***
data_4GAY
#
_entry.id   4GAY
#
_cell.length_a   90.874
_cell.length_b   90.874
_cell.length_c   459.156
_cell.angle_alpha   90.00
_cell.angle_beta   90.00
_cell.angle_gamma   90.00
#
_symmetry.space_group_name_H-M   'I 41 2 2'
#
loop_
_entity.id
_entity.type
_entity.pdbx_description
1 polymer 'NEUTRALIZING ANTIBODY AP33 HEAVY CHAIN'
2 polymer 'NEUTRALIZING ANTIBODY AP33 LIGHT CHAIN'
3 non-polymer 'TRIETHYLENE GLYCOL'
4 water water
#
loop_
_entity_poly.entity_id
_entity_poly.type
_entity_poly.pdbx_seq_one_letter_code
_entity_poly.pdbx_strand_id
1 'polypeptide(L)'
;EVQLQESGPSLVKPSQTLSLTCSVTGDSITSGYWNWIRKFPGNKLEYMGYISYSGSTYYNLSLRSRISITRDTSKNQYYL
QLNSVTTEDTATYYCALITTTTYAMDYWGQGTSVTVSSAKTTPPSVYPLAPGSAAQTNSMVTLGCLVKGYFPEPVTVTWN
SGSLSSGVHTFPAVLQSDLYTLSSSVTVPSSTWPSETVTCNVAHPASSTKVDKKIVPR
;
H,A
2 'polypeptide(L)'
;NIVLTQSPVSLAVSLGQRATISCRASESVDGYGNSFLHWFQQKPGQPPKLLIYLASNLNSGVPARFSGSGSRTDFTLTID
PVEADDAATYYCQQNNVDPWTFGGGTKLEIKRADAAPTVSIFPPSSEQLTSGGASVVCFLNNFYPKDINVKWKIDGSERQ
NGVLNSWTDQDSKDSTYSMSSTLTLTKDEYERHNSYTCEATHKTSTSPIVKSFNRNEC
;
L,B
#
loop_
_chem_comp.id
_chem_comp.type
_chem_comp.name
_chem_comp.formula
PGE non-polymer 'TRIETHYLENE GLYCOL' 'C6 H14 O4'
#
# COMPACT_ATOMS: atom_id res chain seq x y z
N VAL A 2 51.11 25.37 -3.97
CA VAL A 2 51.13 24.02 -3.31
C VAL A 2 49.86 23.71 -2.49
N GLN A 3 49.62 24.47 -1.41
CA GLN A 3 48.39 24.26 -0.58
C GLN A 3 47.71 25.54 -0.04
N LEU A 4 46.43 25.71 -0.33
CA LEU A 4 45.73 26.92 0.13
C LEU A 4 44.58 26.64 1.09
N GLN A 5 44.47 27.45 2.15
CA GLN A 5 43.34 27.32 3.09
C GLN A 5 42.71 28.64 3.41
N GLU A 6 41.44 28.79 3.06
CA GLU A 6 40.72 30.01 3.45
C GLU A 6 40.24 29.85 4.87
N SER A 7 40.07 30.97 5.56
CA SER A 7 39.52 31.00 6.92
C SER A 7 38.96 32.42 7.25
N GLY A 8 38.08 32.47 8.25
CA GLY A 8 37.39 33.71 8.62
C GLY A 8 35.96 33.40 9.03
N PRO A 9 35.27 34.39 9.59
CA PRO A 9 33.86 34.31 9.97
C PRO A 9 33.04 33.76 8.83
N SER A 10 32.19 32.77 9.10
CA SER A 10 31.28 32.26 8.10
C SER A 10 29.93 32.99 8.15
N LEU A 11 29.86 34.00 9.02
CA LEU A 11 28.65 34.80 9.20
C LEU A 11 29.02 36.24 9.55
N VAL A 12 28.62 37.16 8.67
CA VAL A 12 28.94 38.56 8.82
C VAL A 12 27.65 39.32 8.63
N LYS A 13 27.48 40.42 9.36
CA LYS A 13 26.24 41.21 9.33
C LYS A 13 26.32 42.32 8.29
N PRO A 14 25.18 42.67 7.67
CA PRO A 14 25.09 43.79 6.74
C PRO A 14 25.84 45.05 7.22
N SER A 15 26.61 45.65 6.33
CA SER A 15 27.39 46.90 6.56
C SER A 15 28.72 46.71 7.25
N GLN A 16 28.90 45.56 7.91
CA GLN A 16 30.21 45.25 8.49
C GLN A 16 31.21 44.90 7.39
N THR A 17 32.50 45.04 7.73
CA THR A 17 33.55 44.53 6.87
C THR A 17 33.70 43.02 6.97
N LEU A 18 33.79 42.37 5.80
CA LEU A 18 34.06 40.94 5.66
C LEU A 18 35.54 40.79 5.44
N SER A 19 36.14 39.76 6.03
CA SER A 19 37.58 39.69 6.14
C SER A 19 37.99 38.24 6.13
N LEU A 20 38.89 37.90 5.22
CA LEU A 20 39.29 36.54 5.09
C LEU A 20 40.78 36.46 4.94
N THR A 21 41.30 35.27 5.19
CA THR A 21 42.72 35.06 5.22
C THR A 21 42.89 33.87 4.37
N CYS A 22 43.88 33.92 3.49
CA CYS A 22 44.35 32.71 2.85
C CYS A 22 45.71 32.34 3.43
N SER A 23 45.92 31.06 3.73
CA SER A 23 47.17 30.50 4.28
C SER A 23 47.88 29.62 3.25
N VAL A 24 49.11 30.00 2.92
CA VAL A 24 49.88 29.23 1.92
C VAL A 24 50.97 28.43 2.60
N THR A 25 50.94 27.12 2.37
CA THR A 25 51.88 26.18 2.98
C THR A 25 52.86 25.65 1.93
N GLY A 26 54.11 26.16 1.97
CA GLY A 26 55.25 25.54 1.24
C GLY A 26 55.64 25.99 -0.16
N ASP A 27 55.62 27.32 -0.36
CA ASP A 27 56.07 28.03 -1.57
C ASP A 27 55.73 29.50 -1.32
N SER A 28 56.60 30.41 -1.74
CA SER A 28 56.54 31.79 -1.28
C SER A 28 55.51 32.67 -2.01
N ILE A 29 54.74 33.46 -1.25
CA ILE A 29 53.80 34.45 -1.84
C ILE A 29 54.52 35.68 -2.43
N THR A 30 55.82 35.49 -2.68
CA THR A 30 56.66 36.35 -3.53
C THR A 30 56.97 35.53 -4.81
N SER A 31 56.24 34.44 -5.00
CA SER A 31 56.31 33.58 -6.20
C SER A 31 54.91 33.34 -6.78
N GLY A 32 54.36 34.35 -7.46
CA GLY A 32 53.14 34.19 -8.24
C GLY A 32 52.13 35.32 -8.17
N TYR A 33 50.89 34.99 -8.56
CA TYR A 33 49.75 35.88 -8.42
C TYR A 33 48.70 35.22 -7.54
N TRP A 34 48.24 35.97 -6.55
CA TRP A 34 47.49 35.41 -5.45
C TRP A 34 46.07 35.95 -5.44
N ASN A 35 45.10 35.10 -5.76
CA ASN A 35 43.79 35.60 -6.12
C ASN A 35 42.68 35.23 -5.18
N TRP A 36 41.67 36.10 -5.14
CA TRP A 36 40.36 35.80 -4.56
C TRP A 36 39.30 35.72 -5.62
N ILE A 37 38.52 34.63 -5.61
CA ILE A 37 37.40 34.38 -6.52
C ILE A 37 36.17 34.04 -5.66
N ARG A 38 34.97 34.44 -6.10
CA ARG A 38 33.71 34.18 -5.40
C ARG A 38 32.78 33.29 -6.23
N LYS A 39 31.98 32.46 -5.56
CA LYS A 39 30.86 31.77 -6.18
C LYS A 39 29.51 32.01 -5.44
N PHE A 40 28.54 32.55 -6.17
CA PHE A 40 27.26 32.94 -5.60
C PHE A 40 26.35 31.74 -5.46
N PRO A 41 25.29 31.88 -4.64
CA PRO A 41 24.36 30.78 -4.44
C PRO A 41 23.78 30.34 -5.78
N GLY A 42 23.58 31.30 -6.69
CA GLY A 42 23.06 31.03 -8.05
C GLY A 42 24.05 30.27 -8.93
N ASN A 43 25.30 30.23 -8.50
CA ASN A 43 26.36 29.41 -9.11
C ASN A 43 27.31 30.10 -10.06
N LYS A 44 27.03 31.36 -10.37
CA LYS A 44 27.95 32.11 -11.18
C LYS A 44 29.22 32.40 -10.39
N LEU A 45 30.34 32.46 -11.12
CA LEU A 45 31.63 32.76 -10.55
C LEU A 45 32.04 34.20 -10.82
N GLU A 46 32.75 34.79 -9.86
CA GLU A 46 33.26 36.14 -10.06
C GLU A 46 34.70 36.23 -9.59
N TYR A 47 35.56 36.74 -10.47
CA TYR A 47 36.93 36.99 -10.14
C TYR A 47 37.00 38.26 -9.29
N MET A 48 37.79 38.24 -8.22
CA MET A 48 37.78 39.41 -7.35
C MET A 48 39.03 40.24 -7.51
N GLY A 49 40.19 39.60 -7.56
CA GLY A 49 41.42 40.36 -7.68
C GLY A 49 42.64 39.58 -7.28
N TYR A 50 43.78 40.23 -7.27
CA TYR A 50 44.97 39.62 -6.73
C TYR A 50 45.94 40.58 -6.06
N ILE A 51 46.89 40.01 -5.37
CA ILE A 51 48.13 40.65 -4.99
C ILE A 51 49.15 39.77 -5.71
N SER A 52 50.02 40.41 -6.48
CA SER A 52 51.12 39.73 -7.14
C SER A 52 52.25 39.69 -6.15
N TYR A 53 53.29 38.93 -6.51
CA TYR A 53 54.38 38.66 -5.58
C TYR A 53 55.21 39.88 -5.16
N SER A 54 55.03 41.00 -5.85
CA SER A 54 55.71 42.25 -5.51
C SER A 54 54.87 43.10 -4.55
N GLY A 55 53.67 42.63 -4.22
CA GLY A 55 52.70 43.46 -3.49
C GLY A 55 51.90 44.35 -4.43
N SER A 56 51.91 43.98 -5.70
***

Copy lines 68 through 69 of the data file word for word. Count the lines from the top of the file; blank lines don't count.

CA GLY A 8 37.39 33.71 8.62
C GLY A 8 35.96 33.40 9.03